# Thread: Finding Solutions using Complex Numbers

1. ## Finding Solutions using Complex Numbers

I have been having trouble doing practice quesions on finding the solutions using complex numbers. I feel like I understand it on a very superficial level as I can solve simple ones, but I have trouble when I need to solve questions like z^5 = 12exp(i*pi/2) which shouldn't be too hard since it is already in polar form.
It would be greatly appreciated someone could give me a quick rundown on how to properly solve these types of questions or point me a good resource on them.

Edit: An example of what I am having trouble with:

z^2 = -7*sqrt(2)/2 + 7*sqrt(2)*i/2

Using the form z = r*exp(a*i), I find r to be 7 and a to be pi/4

So z = sqrt(7)exp(pi*n*i/8)

This is where I get stuck. The examples we did in class only involved then plugging 0, 1, 2, 3, etc until the results looped. However, the awnsers provided for this question are sqrt(7)exp(3*pi*i/8) and sqrt(7)exp(11*pi*i/8). What should I be doing instead?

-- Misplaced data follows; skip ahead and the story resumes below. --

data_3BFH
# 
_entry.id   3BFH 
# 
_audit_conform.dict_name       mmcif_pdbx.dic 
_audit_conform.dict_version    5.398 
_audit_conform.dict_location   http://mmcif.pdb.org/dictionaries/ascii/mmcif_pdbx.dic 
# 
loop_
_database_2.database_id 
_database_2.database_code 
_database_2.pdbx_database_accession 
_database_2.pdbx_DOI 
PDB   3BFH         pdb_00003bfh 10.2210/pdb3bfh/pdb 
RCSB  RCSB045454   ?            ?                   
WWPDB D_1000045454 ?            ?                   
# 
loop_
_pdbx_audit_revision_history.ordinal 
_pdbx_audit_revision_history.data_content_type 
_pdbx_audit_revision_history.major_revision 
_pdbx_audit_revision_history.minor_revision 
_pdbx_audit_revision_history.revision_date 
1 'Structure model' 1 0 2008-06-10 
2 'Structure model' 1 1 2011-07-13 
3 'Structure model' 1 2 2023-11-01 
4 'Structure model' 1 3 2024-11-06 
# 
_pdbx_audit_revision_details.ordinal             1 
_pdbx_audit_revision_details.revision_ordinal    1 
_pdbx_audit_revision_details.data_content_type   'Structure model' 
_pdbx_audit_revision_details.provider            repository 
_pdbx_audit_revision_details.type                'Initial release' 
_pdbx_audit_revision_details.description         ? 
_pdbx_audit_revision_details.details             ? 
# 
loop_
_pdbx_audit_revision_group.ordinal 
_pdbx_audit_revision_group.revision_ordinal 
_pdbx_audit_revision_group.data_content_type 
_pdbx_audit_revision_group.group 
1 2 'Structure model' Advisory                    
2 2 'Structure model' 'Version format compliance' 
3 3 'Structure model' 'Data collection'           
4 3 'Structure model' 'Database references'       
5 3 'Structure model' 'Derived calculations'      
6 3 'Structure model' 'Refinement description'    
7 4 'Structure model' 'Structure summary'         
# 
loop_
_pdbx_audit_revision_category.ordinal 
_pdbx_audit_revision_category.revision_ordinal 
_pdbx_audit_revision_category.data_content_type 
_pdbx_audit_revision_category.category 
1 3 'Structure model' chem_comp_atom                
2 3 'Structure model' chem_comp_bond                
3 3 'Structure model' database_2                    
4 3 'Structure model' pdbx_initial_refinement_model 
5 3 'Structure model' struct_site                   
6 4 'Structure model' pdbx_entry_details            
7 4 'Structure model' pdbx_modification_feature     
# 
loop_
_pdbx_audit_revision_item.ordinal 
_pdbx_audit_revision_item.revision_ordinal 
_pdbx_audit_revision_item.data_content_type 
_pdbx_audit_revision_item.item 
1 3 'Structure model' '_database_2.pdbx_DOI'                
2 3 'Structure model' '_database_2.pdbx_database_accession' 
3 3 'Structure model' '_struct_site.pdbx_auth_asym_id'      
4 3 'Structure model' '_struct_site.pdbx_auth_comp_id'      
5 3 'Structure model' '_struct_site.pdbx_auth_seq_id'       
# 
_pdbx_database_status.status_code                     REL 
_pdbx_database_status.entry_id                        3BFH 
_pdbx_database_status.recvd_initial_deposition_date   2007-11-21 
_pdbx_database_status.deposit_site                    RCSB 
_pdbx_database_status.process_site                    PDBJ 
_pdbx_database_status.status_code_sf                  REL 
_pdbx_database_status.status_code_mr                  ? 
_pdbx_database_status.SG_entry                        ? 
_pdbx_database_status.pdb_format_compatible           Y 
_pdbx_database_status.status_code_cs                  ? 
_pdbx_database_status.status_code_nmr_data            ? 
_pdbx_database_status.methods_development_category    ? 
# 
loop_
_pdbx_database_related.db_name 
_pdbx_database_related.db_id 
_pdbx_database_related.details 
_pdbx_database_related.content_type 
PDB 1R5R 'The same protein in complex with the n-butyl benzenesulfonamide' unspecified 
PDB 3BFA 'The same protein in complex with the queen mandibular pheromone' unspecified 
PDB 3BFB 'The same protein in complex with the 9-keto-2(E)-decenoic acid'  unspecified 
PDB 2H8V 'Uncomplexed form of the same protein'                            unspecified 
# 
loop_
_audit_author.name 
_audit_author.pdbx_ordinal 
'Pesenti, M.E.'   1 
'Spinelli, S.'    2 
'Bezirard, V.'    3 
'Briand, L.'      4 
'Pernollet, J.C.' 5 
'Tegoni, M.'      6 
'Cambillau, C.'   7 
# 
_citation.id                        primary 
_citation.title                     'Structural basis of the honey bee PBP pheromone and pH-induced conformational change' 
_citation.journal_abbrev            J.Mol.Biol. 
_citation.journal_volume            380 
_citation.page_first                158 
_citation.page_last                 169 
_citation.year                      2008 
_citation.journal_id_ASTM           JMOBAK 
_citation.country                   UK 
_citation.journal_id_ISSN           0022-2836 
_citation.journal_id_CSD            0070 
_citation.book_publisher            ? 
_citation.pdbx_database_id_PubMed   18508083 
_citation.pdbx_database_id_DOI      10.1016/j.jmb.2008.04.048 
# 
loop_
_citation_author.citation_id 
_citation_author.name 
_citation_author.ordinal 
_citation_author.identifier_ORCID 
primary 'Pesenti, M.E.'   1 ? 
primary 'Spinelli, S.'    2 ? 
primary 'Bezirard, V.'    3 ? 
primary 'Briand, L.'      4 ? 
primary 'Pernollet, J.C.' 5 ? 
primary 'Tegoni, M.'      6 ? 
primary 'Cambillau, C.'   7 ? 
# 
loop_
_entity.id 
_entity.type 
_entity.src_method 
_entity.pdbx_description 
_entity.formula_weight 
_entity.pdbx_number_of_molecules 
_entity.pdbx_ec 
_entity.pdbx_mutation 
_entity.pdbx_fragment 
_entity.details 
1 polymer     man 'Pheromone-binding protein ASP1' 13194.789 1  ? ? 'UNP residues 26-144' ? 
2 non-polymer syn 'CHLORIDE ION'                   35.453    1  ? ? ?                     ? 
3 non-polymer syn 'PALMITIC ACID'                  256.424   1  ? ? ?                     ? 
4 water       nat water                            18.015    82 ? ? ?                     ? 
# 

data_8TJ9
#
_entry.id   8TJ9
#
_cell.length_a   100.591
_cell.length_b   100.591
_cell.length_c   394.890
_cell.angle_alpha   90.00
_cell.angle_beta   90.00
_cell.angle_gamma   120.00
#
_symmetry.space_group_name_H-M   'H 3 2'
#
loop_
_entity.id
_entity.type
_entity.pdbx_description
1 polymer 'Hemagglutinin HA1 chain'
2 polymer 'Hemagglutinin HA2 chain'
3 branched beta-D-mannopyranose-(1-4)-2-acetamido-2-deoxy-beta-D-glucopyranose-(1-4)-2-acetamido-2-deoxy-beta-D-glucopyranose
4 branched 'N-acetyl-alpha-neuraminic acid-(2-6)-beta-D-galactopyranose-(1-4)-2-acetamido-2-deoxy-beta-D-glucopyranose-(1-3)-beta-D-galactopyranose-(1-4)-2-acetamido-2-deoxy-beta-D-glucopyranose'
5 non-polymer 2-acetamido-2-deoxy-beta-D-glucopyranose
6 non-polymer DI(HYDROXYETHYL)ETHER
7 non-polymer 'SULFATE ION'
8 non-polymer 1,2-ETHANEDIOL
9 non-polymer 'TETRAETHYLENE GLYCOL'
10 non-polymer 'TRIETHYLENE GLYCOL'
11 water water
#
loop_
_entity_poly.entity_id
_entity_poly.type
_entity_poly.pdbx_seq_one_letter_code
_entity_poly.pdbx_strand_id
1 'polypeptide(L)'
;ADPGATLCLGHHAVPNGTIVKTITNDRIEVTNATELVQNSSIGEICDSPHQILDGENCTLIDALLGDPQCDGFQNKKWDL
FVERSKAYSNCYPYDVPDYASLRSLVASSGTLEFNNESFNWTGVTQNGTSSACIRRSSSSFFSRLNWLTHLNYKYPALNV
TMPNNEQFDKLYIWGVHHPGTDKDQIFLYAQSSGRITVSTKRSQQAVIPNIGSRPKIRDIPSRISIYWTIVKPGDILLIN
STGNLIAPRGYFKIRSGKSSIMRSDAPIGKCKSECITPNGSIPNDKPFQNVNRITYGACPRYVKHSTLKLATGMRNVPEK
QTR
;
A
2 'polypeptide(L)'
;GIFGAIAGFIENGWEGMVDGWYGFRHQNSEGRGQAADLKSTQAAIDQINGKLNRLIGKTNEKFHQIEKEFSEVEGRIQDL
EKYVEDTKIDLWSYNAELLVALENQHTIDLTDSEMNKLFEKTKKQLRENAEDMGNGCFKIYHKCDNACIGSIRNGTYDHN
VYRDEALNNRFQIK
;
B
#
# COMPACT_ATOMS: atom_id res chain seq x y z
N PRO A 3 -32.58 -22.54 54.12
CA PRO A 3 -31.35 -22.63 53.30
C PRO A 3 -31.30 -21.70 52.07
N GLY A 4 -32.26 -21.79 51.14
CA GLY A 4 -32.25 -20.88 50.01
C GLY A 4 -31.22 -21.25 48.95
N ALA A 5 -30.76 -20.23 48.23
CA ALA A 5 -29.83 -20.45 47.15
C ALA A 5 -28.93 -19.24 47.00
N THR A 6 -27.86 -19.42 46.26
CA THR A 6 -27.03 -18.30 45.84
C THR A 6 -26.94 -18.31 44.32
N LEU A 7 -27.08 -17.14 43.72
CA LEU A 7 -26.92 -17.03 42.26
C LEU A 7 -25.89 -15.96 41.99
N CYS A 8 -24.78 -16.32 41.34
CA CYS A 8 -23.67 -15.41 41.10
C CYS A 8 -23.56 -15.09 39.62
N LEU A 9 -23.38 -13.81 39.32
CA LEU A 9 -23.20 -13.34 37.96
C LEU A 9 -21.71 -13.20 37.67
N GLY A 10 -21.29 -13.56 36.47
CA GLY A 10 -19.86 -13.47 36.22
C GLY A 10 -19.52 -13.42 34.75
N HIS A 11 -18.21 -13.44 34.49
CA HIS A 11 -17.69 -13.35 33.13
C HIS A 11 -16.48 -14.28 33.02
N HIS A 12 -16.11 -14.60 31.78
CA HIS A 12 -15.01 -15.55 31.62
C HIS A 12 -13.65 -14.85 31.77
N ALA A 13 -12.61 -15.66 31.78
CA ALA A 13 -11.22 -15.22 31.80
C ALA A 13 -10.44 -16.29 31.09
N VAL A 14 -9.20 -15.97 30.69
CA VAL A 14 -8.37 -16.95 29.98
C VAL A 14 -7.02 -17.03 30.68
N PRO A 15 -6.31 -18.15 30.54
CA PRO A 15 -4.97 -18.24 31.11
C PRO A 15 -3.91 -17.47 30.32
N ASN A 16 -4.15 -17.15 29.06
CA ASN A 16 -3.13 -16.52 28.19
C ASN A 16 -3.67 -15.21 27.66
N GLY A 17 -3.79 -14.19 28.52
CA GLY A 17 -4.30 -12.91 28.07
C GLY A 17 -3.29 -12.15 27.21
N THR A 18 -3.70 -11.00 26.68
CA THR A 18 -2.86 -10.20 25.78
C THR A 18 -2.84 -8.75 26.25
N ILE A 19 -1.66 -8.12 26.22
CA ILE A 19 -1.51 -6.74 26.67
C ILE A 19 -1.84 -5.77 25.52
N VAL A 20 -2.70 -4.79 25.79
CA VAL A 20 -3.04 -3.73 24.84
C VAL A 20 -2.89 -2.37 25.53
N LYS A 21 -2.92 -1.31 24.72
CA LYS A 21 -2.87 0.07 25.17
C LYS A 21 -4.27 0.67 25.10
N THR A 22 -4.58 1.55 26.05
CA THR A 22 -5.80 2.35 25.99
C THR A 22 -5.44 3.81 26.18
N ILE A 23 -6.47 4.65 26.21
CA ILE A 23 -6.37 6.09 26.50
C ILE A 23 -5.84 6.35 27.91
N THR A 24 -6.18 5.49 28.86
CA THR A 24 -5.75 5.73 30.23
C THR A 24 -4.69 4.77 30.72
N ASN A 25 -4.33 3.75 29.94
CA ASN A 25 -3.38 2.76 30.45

2. ## Re: Finding Solutions using Complex Numbers

Originally Posted by Vanilla
I have been having trouble doing practice quesions on finding the solutions using complex numbers. I feel like I understand it on a very superficial level as I can solve simple ones, but I have trouble when I need to solve questions like z^5 = 12exp(i*pi/2) which shouldn't be too hard since it is already in polar form.
It would be greatly appreciated someone could give me a quick rundown on how to properly solve these types of questions or point me a good resource on them.

Edit: An example of what I am having trouble with:

z^2 = -7*sqrt(2)/2 + 7*sqrt(2)*i/2

Using the form z = r*exp(a*i), I find r to be 7 and a to be pi/4

So z = sqrt(7)exp(pi*n*i/8)

This is where I get stuck. The examples we did in class only involved then plugging 0, 1, 2, 3, etc until the results looped. However, the awnsers provided for this question are sqrt(7)exp(3*pi*i/8) and sqrt(7)exp(11*pi*i/8). What should I be doing instead?
There are exactly 2 distinct square roots, so plugging in 0 and 1 will produce both and beyond that they will just cycle through the two you already have.

Also:

$z^2=7e^{i(3\pi/4+2n\pi)}$

(that is $\arg(z)=3\pi/4$ )so:

$z=\sqrt{7}e^{i(3\pi/4+2n\pi)/2}=\sqrt{7}e^{i(\pi/8)(3+8n)}$

Now try plugging in values of $n$

CB